Distributors and their suppliers want to improve efficiencies, save time and money, and reduce errors. One way to do this is to improve and standardize the way they use and send data. This article is the first of a series of MDM articles on current trends in doing business electronically.
By Lindsay Konzak
About five years ago, PTDA member Baldwin Supply Co., Minneapolis, MN-based distributor of mechanical power transmission and electrical control products, adopted the association’s recommended format for receiving product data changes from its suppliers.
“It used to take us a month to update a price increase with some of our bigger manufacturers. Now we can do it in an hour or so,” says Baldwin Supply President Ron Herem, the Power Transmission Distributors Association board liaison to the Industry Relations Committee, which in collaboration with other associations developed the Product and Price Information Format.
“(PPIF) drastically reduced the time it took to do a pricing update. We used to have 2 and a half people – and that was pretty much all they did, and it was done manually.”
Baldwin’s experience is just one example of the impact of one of many data standardization initiatives taking place right now in distribution.
The challenge that distributors and manufacturers across diverse sectors are trying to address is the data piece of the EDI pie: How can they improve and standardize the way they communicate data from one business system to another? Each organization taking on the challenge hopes their solutions result in time and cost savings, and decreased error rates.
The Bottom Line
Improving the transmission and management of data between supplier and distributor can have big returns for both parties, says Bill Millinczek, IT manager, IT eBusiness Gateway & Integration Services at 3M, St. Paul, MN.
Millinczek served on the Industrial Supply Association’s eBusiness committee for five years, which developed EDI transmission sets for transactions such as purchase orders, acknowledgements, and item master.
“Everything is directed to reduce the cost of doing business,” Millinczek says. “We’ve got to reduce costs, and these are some of the best tools we have out there to do that. Processing orders manually is a non-value-add. There’s no benefit to it.”
The PTDA Industry Relations committee researched the savings from implementing the PPIF: “If you have to update prices on 50,000 items, or 250 hours, each time you make an update it will cost you $5,000. That can happen two to three times a year (with each manufacturer),” says committee chairman Jeff Lunn of Kinecor, an industrial distributor based in Lachine, QC, Canada.
“The savings in uploading in 5 minutes versus 250 hours is huge.”
In another sector, 55 foodservice manufacturers, distributors and operators recently announced they would be undertaking the Foodservice GS1 US Standards Initiative, aimed at adopting a timeline for implementation of GS1 Global Standards for company and item identification, as well as product description.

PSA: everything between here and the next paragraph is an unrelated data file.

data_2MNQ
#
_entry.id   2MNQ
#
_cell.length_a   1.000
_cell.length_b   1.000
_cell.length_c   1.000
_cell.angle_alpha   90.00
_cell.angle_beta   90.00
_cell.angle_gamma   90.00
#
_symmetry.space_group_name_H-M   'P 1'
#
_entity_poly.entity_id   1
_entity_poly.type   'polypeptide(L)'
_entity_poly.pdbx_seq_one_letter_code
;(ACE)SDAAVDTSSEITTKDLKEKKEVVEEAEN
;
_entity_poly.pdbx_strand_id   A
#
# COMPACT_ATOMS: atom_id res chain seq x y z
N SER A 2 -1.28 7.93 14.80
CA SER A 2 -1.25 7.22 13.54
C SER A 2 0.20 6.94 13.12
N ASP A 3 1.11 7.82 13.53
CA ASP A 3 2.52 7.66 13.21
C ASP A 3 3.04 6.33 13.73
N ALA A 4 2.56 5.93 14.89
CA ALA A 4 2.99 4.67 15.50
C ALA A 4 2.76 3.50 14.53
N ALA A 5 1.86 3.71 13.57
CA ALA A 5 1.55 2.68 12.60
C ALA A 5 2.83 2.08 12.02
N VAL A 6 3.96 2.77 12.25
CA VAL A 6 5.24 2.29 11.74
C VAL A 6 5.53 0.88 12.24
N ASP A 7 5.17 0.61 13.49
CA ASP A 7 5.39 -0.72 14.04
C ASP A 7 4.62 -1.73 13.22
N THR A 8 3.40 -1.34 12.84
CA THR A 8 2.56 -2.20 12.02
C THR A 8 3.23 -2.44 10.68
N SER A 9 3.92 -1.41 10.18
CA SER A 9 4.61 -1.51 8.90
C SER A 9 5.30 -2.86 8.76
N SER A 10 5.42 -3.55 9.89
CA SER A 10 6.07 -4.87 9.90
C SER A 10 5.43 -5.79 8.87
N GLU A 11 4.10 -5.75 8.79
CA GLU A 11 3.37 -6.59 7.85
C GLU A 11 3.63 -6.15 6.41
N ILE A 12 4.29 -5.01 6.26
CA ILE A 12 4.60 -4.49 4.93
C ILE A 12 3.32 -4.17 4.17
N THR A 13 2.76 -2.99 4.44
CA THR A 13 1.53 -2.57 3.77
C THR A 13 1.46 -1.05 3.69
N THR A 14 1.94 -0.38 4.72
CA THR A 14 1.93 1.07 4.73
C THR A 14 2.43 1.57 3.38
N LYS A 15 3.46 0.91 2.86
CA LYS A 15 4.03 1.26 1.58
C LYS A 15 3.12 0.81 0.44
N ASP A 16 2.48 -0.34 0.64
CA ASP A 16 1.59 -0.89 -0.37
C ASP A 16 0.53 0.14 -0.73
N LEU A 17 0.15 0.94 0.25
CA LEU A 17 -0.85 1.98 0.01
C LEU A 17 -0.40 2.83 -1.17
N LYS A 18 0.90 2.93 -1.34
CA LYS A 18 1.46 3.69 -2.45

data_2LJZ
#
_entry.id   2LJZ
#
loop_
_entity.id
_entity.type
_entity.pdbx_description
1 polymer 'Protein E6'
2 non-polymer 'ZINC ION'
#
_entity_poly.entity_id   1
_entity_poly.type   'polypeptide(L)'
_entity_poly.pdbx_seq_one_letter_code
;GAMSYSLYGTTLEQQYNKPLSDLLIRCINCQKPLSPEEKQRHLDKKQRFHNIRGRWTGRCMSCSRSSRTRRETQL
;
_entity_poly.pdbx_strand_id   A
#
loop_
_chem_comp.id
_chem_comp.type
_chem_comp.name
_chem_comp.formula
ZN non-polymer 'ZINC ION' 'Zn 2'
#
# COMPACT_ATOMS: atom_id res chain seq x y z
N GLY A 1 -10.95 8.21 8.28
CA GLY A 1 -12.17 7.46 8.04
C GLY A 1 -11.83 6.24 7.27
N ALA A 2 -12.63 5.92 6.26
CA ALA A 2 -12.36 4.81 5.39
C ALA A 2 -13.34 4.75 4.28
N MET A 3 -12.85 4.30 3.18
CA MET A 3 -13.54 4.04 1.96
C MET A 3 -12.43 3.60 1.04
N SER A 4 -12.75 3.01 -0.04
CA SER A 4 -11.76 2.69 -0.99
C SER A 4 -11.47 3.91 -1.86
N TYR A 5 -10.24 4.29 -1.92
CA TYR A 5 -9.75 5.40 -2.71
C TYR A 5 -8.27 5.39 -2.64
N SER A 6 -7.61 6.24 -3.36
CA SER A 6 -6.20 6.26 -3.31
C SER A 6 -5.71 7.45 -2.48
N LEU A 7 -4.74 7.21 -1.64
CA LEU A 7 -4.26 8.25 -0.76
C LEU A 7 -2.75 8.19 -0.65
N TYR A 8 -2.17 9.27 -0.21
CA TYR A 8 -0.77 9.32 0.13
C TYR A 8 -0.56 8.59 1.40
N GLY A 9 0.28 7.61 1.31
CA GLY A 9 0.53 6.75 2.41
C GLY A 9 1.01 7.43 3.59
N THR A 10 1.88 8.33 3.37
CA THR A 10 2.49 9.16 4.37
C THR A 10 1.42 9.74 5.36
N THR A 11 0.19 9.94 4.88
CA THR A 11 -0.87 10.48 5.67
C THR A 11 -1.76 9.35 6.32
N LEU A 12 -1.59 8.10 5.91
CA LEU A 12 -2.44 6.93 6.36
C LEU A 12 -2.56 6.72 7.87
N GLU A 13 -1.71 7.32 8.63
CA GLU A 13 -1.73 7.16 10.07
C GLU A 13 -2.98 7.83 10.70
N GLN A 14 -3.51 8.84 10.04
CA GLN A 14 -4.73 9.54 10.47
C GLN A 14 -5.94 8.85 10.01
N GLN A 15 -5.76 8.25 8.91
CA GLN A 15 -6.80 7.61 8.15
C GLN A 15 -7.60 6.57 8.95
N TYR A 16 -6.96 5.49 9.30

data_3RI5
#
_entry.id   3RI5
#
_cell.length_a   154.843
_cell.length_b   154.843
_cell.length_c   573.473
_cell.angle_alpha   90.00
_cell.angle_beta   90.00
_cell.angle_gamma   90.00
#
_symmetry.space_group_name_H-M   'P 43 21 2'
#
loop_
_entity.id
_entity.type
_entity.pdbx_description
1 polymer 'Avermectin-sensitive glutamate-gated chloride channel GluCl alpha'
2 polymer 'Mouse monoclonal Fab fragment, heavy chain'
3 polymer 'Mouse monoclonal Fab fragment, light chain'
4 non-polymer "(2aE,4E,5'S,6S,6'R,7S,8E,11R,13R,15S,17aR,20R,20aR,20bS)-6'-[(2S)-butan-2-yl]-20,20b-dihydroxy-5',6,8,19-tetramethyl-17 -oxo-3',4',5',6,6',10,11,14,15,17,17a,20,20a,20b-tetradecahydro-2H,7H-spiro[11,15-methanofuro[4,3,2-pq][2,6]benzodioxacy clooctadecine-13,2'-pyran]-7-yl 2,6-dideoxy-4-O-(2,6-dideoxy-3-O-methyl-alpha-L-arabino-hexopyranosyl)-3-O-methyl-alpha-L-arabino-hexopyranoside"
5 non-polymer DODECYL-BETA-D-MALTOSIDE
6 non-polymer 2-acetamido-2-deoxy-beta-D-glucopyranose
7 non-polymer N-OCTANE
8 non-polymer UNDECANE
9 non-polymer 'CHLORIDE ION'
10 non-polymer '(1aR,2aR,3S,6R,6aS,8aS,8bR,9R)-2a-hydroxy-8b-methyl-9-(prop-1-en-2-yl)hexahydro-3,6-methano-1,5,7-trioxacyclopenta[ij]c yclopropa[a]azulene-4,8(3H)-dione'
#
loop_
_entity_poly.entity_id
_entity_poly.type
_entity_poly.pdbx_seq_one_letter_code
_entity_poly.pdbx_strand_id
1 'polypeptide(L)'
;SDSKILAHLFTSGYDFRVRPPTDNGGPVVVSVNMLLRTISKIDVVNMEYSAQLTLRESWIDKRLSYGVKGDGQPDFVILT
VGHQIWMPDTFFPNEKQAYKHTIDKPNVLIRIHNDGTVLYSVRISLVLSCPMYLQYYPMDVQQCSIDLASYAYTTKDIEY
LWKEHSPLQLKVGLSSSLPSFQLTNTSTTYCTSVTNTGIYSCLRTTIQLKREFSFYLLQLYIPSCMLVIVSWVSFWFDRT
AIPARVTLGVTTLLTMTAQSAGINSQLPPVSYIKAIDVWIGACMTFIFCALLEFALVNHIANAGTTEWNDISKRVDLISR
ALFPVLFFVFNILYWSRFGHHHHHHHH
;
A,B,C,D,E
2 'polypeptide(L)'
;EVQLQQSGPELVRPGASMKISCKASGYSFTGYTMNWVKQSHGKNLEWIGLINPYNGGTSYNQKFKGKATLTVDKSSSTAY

The goal is to not only to drive inefficiencies out of the foodservice supply chain, but also to improve food safety and traceability with more accurate company and product information.
Connecting these improvements more closely with the bottom line is what needs to happen to increase adoption of these initiatives in the distribution channel, says Denise Keating, president of DATAgility, which works with companies and their channel partners to improve the quality of their data.
“I think that when CEOs or CFOs are looking at financial results they don’t always make the connection that returns, errors and pricing discrepancies are directly related to the quality of the data,” Keating says.
Hurdles to Adoption
Despite the intended benefits, adoption remains a big challenge for standards-setters. And success depends in large part on the adoption rate. The more companies that adopt, the more valuable these initiatives are to all companies.
Lunn said adoption is in large part dependent on marketing: “It’s about getting that message out, that there’s potential savings for a distributor or manufacturer, and really being able to document that value,” he says.
But he says he understands why some companies have moved forward and others have not. “Companies have a lot of priorities,” he says. “A decision to use a tool like this has to be a priority. There is work to setting this up. It’s a project.”
Another challenge is that while associations lead the charge they can’t necessarily implement standards. “All they can do is promote them,” 3M’s Millinczek says. “They can establish guidelines and say ‘If we are going to do business together, these are the guidelines in which we’ll fall.’”
ISA recognized that it would be a challenge to get everyone on-board, especially for some of the smaller companies that might feel the cost of setting their systems up for the recommended formats was prohibitive. “There is cost involved, but that cost can be recovered,” Millinczek says. “There are benefits and savings.”
IDEA, co-founded by the National Electrical Manufacturers Association (NEMA) and the National Association of Electrical Distributors (NAED) to support standards-setting, data synchronization and eCommerce initiatives in the electrical supply chain, found that allowing more than one data format for its business-to-business communications and Industry Data Warehouse (IDW) standards was another way of getting past some of the resistance for adoption, according to Phil Barrios, electrical manufacturer Hubbell’s senior director for corporate marketing & eBusiness, IDEA board member and chairman of the IDEA Industry Standards Committee.
Although most of the original B2B standards were EDI-based, IDEA developed alternate XML and preset Flat File (delimited text file) standards to be employed for certain IDW and B2B communications.
These options empower non-EDI proficient companies to utilize industry-developed standards, expanding the pool of potential eCommerce-capable trading partners. “We were trying to provide as much flexibility as possible, yet remain within a set of globally harmonized and industry-developed standards,” Barrios says. “This helps address some of the headwinds of adoption within the industry.”